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Splitting water into hydrogen and oxygen is a key component of clean fuel and chemical synthesis from solar energy. One of the approaches to produce Hydrogen at low cost is to couple together cheap and well established photovoltaic (PV) technologies with low cost electrolyser technology.

The great advantages of integrated photovoltaic and electrolyser (PV-EC) devices are

  1. Reduced costs due to the absence of expensive parts (inverters, wires).
  2. Improved performance at elevated temperatures
  3. Reduction of ohmic transport losses due to small distances

The European project PECSYS is based on this approach and it has the main objective to fabricate a demonstration system with size >10m2 producing with a solar to hydrogen efficiency >6%.

The catalysis will take place directly below the PV module, with no inverters and wires. The choice of good catalysts is crucial to assure low overpotential and good efficiency.

In order to obtain good catalysis while reducing the costs as much as possible, at IMM we have optimized Ni foam electrodes to be used for the hydrogen evolution reaction by functionalization  of the 3D structured foam with Pt, deposited by spontaneous galvanic displacement.

Such a technique allows the uniform coverage of the entire Ni surface with a very low amount of noble metal. As shown in the figure, a 40 nm thick Pt layer has been deposited on the Ni foam surface.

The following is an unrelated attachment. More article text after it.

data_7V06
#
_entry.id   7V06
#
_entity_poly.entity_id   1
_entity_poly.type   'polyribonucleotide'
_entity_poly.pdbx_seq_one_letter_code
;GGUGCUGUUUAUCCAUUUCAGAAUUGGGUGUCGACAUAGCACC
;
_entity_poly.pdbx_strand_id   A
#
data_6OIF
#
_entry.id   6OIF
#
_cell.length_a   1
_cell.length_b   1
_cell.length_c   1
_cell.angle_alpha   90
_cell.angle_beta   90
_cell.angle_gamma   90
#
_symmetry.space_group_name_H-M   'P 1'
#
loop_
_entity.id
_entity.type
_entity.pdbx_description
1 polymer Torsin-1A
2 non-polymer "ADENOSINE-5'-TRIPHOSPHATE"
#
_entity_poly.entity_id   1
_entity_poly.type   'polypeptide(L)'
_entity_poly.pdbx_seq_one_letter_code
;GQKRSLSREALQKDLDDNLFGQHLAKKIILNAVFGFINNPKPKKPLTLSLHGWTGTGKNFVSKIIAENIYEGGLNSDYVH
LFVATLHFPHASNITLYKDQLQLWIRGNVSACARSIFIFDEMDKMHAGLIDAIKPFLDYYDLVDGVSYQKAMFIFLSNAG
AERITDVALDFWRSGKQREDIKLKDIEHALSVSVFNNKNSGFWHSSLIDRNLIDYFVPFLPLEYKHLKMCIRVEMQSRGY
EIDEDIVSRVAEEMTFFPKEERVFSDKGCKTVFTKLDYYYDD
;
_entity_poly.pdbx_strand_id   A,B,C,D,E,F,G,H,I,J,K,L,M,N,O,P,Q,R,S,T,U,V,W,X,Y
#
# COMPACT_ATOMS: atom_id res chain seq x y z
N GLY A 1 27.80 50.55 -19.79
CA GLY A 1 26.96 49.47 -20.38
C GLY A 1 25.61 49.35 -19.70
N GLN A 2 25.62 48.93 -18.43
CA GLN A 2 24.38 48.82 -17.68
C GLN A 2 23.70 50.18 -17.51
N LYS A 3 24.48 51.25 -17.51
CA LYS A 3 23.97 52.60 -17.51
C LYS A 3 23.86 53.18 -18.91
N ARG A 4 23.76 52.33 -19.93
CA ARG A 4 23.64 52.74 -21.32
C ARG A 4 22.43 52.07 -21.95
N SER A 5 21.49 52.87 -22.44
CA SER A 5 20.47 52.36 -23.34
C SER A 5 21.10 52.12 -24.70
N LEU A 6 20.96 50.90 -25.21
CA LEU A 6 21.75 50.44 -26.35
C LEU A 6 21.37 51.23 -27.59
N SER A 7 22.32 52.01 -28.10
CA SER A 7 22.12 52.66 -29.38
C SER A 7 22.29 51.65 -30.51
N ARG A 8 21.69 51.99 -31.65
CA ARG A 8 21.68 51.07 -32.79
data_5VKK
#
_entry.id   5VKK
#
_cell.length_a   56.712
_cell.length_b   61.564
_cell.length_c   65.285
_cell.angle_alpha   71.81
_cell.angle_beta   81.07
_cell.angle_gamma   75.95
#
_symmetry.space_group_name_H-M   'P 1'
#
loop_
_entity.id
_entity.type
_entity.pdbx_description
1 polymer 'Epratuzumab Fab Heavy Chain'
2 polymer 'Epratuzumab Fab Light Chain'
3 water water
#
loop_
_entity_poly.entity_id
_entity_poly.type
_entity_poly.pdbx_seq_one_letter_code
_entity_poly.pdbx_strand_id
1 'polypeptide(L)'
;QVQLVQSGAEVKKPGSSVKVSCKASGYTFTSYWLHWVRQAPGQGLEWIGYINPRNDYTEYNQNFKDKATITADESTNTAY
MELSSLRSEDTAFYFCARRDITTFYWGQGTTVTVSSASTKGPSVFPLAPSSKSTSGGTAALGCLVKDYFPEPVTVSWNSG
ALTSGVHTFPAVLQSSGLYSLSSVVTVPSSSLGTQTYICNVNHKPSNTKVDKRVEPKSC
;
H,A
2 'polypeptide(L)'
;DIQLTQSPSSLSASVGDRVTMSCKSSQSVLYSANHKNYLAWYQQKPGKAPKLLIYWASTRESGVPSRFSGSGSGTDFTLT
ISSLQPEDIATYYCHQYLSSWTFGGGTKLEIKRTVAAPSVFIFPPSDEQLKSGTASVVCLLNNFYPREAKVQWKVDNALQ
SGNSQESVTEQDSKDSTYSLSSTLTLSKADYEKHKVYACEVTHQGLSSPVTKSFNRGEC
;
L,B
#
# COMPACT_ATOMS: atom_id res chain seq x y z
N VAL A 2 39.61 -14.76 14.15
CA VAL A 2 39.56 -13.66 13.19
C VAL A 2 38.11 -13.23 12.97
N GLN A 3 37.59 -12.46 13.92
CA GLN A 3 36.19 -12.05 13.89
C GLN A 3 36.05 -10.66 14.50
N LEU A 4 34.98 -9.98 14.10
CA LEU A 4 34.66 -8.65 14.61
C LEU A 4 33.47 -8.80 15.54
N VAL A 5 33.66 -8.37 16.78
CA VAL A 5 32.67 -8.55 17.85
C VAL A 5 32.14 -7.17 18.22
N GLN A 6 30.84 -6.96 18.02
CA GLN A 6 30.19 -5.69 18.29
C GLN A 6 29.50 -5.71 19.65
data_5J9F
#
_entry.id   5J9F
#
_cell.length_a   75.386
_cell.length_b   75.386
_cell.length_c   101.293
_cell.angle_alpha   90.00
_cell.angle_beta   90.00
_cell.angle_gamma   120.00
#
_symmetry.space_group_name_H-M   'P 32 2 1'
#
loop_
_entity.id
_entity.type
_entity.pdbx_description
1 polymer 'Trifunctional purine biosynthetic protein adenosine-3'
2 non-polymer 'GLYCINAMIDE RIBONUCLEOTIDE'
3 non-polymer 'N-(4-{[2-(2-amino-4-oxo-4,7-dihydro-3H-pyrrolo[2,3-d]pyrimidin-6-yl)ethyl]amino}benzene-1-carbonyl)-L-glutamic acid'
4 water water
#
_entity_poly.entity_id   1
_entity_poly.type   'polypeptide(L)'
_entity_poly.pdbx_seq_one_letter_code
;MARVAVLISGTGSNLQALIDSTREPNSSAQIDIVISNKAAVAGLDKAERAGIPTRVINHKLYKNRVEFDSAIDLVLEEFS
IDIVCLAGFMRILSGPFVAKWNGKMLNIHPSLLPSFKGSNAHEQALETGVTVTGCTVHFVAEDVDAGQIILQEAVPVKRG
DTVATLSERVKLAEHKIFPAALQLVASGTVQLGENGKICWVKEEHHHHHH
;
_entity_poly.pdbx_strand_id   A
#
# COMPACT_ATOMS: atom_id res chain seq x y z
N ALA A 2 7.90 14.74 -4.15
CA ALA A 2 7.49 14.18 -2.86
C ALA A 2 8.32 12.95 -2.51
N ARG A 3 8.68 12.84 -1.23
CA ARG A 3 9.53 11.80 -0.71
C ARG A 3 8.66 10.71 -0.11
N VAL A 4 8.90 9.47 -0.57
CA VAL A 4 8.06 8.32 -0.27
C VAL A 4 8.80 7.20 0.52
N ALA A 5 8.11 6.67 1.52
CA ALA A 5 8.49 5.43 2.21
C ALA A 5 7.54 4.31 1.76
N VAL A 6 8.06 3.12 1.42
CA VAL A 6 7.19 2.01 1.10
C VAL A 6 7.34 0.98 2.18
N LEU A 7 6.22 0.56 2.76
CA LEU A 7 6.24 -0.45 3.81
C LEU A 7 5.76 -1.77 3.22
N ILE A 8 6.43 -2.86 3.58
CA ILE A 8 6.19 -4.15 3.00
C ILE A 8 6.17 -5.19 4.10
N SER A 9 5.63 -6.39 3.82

Figure 1: High magnification SEM micrograph in cross section of Ni foam electrode after 8 min electroless plating with stirring and IPA. The Pt thickness is about 40 nm even in the inner part of the electrode


The Pt coverage not only leads to reduced overpotential for the water splitting reaction, but also improves the stability of the electrodes, since it avoids the hydrogen adsorption at the Ni surface, which it is usually considered responsible for the deactivation of Ni electrodes at high current. The optimal amount of Pt is 0.01 mg/cm2, at least one order of magnitude lower than the value usually employed for proton exchange membranes (PEM) electrolysers.

Figure 2: The cell voltage versus time measured during constant current stress a 50 mA. Several electrodes are compared, with  Pt deposited using different techniques.


Recent publications:

  • Spontaneous galvanic displacement of Pt nanostructures on nickel foam: Synthesis, characterization and use for hydrogen evolution reaction, Rachela G. Milazzo, Stefania M.S. Privitera, Daniele D'Angelo, Silvia Scalese, Salvatore Di Franco, Francesco Maita, Salvatore Lombardo, International Journal of hydrogen energy vol. 43 (2018) 7903.
  • Photo-electrochemical water splitting in silicon based photocathodes enhanced by plasmonic/catalytic nanostructures, T. Han, S. Privitera, R.G. Milazzo, C. Bongiorno, S. Di Franco, F. La Via, X. Song, Y. Shi, M. Lanza, S. Lombardo. Materials Science & Engineering B 225 (2017) 128–133.
  • Ageing mechanisms of highly active and stable nickel-coated silicon photoanodes for water splitting, T. Han, Y. Shi, X. Song, A. Mio, L. Valenti, F. Hui, S. Privitera, S. Lombardo, M. Lanza, Journal of Materials Chemistry A, vol. 4, 8053 (2016)


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